A slice of the generated model of a non-manifold geometry filled with tetrahedra.
A curvilinear stratigraphic grid constrained by channel and simulated using a non-conditional sequential Gaussian Simul-ation. [Illustrations Courtesy Gocad]
A display of wavefronts emerging from a subsurface source.
Geometry and properties modeling developed in Gocad ProgramA new computer-aided approach to modeling both geometry and properties or geological subjects has been developed by The Gocad Research Program at France's Nancy School of Geology, managed by the Association Scientifique pour la Geologie et ses Applications.
The program, which is supported by an international consortium open to all companies and research organizations wishing to be sponsors, is developing a powerful tool designed for interactive 3D modeling of the subsurface in such applications as ray tracing, tomography, 3D migration, reservoir heterogeneities simulation, balanced unfolding, and stratigraphic inversion, to name but a few.
The Gocad Program includes a new interpolation method that facilitates modeling of such complex 3D geological surfaces as reverse faults and salt domes, and of physical properties such as velocities and porosities, a numerically efficient procedure capable of handling control points and geological constraints like 3D-thrown vectors and slopes.
Surfaces in the Gocad program are modeled as sets of adjacent triangles, and regions of the 3D space bound by triangulated surfaces can be filled with regular linear 3D grids, curvilinear stratigraphic grids, and tetrahedras.
Reservoir connectivity mapping
In about six months to a year, a new borehole technique developed by Walter Turpening and Yu Taik Chon will be available from Western Atlas Logging Services to help in maximizing production by better understanding the reservoir. Called reservoir connectivity mapping (RCM), it maps the interwell continuity of geological strata via a cross-well seimic processing method that draws upon conventional cross-well survey techniques and existing downhole source/receiver systems.
Because relatively low velocity layers in reservoirs located between relatively high velocity formations act as wave guides and trap channel waves, reservoir connectivity mapping identifies these low velocity areas and provides a profile of the wave guide reflects the energy and frequency spectra of the channel waves within the area, which are themselves a product of the formation properties and the configuration of the boundaries.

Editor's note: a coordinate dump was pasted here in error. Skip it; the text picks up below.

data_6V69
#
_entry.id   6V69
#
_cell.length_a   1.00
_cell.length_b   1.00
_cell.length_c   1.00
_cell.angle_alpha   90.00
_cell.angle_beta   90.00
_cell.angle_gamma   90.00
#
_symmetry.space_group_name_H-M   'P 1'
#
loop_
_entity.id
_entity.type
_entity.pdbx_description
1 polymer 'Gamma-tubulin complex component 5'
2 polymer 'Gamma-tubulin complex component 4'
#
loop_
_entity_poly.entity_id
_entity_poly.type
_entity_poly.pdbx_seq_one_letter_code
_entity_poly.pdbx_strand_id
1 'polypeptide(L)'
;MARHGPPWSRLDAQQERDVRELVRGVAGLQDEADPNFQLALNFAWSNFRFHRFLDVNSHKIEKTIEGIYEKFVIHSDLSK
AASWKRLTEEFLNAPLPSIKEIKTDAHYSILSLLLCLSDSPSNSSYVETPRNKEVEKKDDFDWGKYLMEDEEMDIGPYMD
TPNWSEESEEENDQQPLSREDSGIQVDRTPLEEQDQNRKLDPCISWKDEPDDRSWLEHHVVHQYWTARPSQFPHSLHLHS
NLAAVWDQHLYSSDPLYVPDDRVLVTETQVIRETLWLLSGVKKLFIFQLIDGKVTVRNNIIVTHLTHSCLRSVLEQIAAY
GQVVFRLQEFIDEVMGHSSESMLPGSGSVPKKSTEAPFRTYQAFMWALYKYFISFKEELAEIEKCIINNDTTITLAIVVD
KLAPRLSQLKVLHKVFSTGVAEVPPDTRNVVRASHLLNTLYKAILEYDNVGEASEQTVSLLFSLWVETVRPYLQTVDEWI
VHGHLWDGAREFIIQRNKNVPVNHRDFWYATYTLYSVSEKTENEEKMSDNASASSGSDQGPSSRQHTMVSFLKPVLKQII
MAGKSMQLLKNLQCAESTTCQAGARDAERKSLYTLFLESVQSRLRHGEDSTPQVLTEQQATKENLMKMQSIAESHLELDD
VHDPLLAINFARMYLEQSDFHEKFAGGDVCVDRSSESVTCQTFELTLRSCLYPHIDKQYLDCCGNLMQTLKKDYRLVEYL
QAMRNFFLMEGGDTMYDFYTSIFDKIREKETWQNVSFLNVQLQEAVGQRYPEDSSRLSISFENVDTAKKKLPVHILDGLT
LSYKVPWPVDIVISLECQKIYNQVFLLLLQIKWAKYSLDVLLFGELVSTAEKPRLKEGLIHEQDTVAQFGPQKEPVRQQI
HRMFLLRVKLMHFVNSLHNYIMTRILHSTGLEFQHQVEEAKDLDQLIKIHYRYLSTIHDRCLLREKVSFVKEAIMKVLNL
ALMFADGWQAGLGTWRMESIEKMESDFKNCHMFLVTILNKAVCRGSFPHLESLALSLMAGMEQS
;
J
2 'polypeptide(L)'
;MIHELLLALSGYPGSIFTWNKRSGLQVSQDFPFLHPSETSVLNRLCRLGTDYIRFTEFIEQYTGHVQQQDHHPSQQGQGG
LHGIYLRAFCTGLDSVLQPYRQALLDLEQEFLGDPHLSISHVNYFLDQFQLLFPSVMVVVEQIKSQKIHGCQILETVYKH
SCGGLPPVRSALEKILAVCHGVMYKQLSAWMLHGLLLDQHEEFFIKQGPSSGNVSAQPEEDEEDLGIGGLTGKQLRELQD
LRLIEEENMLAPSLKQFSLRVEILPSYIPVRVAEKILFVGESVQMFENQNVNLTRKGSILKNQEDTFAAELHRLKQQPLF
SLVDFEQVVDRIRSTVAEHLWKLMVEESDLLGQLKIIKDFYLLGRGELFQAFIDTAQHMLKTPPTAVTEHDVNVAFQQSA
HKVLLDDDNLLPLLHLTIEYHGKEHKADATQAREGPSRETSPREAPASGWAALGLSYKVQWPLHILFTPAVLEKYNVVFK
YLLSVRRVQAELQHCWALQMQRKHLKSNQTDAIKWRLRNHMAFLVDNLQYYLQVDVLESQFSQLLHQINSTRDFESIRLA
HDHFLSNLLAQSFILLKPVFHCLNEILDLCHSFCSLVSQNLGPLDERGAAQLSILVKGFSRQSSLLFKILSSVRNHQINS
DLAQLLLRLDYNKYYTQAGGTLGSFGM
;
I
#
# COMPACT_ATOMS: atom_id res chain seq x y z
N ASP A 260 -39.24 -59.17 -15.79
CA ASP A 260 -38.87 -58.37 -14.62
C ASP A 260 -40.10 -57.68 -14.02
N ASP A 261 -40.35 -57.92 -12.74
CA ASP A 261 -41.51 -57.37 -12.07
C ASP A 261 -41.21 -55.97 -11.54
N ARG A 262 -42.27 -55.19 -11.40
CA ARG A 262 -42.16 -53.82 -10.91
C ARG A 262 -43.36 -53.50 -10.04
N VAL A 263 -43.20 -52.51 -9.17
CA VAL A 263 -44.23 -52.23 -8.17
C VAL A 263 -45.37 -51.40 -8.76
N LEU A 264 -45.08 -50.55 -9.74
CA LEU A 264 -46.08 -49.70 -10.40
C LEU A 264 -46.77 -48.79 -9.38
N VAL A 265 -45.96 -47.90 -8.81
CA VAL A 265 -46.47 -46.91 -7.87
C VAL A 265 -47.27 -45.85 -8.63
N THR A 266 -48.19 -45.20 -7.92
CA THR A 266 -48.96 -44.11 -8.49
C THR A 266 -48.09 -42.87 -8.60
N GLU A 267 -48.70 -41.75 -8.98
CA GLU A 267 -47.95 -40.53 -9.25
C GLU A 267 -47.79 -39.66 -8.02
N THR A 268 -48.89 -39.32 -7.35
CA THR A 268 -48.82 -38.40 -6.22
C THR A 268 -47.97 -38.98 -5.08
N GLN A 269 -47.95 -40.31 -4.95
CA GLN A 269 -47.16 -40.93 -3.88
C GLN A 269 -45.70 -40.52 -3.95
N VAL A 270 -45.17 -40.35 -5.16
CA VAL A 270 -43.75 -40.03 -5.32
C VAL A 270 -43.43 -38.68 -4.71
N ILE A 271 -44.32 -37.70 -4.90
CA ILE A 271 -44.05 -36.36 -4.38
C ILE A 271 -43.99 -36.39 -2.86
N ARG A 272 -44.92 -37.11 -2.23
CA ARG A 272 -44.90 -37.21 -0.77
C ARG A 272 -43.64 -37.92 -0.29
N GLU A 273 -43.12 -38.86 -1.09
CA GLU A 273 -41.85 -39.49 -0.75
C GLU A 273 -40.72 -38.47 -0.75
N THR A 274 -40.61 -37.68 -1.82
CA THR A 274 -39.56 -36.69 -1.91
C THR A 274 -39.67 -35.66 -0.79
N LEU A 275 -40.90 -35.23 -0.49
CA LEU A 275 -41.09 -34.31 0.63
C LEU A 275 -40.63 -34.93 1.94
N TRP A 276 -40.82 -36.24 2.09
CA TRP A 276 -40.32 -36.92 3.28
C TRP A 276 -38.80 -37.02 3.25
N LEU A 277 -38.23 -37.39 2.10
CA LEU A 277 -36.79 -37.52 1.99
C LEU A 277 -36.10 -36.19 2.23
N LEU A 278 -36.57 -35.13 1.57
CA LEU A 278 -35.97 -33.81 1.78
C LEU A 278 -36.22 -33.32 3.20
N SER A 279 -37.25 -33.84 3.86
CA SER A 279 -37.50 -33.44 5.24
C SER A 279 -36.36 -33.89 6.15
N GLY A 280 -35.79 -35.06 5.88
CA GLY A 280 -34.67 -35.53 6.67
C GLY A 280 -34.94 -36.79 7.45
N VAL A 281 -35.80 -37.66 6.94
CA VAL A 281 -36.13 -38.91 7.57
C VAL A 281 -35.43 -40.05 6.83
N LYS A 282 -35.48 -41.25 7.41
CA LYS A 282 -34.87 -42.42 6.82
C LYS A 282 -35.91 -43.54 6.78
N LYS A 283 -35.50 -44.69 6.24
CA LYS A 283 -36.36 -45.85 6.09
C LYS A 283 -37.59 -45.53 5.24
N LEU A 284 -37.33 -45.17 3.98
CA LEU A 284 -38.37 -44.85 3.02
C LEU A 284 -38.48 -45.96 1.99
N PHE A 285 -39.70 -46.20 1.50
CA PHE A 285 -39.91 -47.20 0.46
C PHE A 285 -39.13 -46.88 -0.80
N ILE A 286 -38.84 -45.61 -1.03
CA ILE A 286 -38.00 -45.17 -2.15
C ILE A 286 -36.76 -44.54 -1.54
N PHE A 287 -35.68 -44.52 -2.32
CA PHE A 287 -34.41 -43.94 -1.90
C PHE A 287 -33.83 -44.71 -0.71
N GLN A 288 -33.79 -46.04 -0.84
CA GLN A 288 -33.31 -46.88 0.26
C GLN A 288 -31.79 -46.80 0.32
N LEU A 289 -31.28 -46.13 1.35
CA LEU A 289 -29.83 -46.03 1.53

These wave guide properties can then be converted into a model that incorporates well information, which is derived from characteristics of the reservoir areas observed by the source and receiver wells. These properties are then correlated to find the best analogue. Once done, identical spectral indications show that the source and receiver are in the same area.
According to Turpening, even though RCM is an emerging technique, it works and has been proven. It is highly versatile - able to use anything from conventional well logging tools to the drillbit itself as the downhole source. Furthermore, the recording range between two wells can be larger than with any other cross-well seismic method. Full field studies are currently underway. Western Atlas anticipates its connectivity mapping system to be available by yearend.
Predicting the best drillbit route
Phillips Petroleum has developed a new technique called IPT/NUI (incremental pay thickness/non-unique inversion) to determine reservoir characteristics from seismic information and to help ascertain the sectors of the structure that contain the highest quality reserves and that will provide the best route for the drillbit.
It is done by deriving a set of model seismic traces from a suite of possible geological models and then comparing these to the actual seismic, thereby providing a range of potential lithology and pore fluid characteristics for the structure.
Ramform Challenger sets distance record
PGS's latest new seismic vessel, the Ramform Challenger, has set a productivity record offshore Côte d'Ivoire. The record survey, a total of 2,033 sq km in 38 days and monthly record of 1,756 sq km in a single month, was a 3D deepwater acquisition for United Meridian Corp. and Global Natural Resources, using eight streamers and a dual-source configuration. Following the completion of the survey, the vessel proceeded to Angola to undertake the largest proprietary seismic survey ever carried out anywhere in the world, a 6,500 sq km deepwater shoot for Amoco and Elf over Blocks 17 and 18. It is expected to be completed by mid-year.
Geco-Prakla streamer record
The Geco Searcher has set a world record in streamer separation by towing six 6,000-meter streamers with a record 800-meters between the two outermost streamers. The record was set as the Searcher participated in Geco's Deepwater 2000 non-exclusive 3D survey over the Green Canyon Block of the Gulf of Mexico, part of a four-year project to acquire 3D over the most interesting deepwater areas of the US Gulf.
Concurrent with this project, the Geco Beta has been acquiring a conventional 3D seismic cube simultaneously with a high-resolution 3D cube by towing eight streamers configured with four at 8,000 meters length interleaved with four high-resolution streamers of 400 meters length, with an outermost separation of 600 meters, for a Multi-3D project that required resolution of multiple objectives.
Producer formed to license data from GPS
Spinnaker, a new Gulf of Mexico exploration and production company has been formed to license 3D data from PGS through Diamond Geophysical Service Corp and others. All current and future non-proprietary PGS and Diamond data over the next five years will be available. The company will also participate in future non-proprietary data surveys. Roger L. Jarvis is Spinnaker's new CEO.
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